Nancy Mitford

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Mitford, Nancy,

1904–73, English novelist and biographer, b. London. She managed a London bookshop during World War II and moved to Paris in 1945. Mitford and her five celebrated and politically diverse sisters (Jessica, see below; Pamela, 1907–94; Diana, 1910–2003; Unity, 1914–48; and Deborah, 1920–2014) were born into the British aristocracy, a class she satirizes in her novels, notably In Pursuit of Love (1945) and Love in a Cold Climate (1949). Her writing is sophisticated, malicious, and captivating. Indeed, her boring, bigoted, illiterate lords and amoral, irresponsible ladies have taken on the qualities of myth. She also wrote biographies of Madame de Pompadour (1954) and Frederick the Great (1970).


See her letters (1993), correspondence with E. Waugh (1997), and selected Mitford sister letters (2007), all ed. by C. Mosley; memoir by H. Acton (1976); biographies by S. Hastings (1986, repr. 2012) and L. Thompson (2019).

Mitford's sister Jessica Mitford, 1917–96, b. Gloucestershire, England, also a writer, is known for her witty and irreverent polemics, and her brilliant investigative journalism. Her works include The American Way of Death (1963; rev. ed. 1998), a scathing exposé of the American funeral industry; Kind and Usual Punishment (1973), a critical study of the brutality of American prisons; and The American Way of Birth (1992), an indictment of the overuse of cesarean sectionscesarean section
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See P. Y. Sussman, ed., Decca: The Letters of Jessica Mitford (2006), her memoir of her early days as a Communist (1977), and her autobiography (1960, repr. 2004). See also J. Guinness, House of Mitford (1984), M. S. Lovell, The Sisters: The Saga of the Mitford Family (2002), and L. Thompson, The Six: The Lives of the Mitford Sisters (2016).

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Hilaire Belloc told Mary Herbert, the mother of Waugh's second wife, Laura, that "he has the devil in him." Waugh himself told John Betjeman's wife, Penelope, that he was "by nature a bully and a scold." After witnessing his rudeness to a French intellectual to whom she introduced him, Nancy Mitford asked him if it weren't a contradiction that he was so rude a man and yet he claimed to be a practicing Catholic.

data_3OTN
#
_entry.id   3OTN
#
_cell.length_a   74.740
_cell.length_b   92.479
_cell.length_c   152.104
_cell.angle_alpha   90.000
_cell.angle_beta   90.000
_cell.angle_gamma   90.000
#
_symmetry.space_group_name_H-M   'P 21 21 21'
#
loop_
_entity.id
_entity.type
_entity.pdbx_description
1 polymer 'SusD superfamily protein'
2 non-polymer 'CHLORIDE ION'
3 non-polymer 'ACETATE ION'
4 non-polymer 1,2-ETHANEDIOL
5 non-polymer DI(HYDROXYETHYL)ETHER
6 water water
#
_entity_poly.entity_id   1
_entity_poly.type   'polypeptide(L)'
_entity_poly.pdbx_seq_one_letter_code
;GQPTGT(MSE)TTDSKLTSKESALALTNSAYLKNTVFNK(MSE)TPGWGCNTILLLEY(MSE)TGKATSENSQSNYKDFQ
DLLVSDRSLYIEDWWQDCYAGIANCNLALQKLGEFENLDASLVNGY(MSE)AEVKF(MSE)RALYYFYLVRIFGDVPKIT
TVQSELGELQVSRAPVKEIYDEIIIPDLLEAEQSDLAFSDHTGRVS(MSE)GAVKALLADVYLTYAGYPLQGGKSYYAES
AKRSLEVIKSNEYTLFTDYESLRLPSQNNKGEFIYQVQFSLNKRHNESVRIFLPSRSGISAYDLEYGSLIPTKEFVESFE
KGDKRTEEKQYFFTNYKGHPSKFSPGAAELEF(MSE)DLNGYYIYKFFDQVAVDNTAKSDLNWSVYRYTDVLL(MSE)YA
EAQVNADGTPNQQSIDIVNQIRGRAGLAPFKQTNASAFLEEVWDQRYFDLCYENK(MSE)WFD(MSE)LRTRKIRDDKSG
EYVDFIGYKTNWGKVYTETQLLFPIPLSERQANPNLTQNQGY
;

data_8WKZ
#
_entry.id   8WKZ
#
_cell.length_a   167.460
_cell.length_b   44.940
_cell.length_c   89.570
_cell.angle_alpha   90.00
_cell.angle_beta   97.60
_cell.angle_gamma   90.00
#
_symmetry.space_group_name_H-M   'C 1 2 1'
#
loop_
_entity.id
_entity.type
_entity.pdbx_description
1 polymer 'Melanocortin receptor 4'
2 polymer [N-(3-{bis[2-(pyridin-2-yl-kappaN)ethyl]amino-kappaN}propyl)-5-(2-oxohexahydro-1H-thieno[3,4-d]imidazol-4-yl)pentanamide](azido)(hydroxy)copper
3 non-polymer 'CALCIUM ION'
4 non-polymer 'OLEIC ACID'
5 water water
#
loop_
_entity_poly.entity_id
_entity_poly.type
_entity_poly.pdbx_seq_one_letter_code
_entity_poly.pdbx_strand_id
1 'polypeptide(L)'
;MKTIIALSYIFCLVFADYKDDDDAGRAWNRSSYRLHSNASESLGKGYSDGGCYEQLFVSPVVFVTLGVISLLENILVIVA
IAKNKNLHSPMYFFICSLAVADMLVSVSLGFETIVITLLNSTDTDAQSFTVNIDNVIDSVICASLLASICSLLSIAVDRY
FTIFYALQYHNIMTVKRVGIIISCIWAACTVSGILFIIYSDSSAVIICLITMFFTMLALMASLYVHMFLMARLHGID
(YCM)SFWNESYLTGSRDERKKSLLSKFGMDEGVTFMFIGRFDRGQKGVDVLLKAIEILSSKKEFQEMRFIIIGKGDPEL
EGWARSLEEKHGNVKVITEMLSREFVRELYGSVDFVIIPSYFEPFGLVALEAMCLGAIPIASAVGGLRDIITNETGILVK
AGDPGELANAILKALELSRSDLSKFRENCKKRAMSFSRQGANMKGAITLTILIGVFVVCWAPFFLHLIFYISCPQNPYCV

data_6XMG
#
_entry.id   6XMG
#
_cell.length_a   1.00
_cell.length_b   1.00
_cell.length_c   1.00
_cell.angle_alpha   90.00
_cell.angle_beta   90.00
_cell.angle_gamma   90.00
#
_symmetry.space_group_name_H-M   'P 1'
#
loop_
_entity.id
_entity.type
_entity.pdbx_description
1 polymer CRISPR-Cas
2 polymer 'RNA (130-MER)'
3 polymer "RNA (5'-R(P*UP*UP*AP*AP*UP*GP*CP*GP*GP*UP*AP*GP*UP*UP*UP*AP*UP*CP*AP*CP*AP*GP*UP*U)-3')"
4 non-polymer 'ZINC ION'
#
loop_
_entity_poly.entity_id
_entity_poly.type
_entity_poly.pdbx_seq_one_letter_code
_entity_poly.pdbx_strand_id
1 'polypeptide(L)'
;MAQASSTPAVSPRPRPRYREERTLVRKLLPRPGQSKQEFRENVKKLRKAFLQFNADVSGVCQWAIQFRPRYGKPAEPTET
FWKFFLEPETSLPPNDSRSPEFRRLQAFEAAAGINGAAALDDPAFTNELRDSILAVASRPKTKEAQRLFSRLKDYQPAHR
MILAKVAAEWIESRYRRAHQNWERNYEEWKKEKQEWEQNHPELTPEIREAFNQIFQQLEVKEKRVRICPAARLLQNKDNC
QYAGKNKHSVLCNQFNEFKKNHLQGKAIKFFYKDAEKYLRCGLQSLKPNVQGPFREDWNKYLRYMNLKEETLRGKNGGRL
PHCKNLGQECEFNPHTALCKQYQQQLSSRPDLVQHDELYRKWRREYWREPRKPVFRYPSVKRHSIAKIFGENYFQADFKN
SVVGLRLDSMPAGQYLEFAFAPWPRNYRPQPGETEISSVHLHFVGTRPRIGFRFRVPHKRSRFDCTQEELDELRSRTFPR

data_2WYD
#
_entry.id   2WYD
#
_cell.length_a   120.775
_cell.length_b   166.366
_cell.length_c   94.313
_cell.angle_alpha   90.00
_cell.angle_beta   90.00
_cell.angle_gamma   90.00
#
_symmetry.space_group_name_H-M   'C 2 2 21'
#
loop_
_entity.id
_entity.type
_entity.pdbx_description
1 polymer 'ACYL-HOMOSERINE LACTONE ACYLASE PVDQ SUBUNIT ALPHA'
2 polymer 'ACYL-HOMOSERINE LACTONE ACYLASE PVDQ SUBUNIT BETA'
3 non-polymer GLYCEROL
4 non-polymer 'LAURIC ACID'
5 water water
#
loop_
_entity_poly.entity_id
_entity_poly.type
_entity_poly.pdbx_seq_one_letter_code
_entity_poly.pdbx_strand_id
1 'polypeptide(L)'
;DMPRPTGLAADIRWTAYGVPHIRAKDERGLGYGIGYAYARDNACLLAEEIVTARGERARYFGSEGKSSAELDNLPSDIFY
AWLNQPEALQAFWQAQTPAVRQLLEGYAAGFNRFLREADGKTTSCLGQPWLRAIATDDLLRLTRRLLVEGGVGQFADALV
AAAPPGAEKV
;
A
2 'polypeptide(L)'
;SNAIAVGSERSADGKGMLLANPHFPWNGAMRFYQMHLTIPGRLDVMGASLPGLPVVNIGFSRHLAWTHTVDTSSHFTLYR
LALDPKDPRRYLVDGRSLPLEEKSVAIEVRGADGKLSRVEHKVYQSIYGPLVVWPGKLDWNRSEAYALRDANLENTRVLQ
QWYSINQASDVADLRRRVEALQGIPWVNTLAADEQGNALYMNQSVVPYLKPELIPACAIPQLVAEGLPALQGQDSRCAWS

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The BBC, in a change of strategy, is adapting 20th-century authors like Kingsley Amis and Nancy Mitford, while ITV, in the hope that fans of last year's "Oliver Twist" want some more, is following up with "Nicholas Nickelby."
(As Patey tells us, the contrarian Waugh used to play the role of "comic super-snob" precisely to offend proletarian sensibilities, but he was otherwise extraordinarily generous to Catholic charities.) In one particularly important letter to his friend and fellow author, Nancy Mitford, Waugh put the matter directly: "It is not true that any Catholic thinks the poor go to a servants' hail in heaven." I must remind my Protestant colleagues of that when they write next with more qualms of conscience about their hired help.
The book is nicely illustrated - there's a pretty photo of Nancy Mitford, for example, and one of Pirandello typing with one finger - and beautifully designed.
He also published works by the British authors Nancy Mitford and Angela Thirkell, as well as works by the French authors Albert Camus and Jean-Paul Sartre.
Or, as Osbert Lancaster put it: "To hell with Nancy Mitford! What I always say is, if it's me, it's U!"
Also the St Fagans Book Club will be taking place on site when members will be discussing The Pursuit of Love by Nancy Mitford.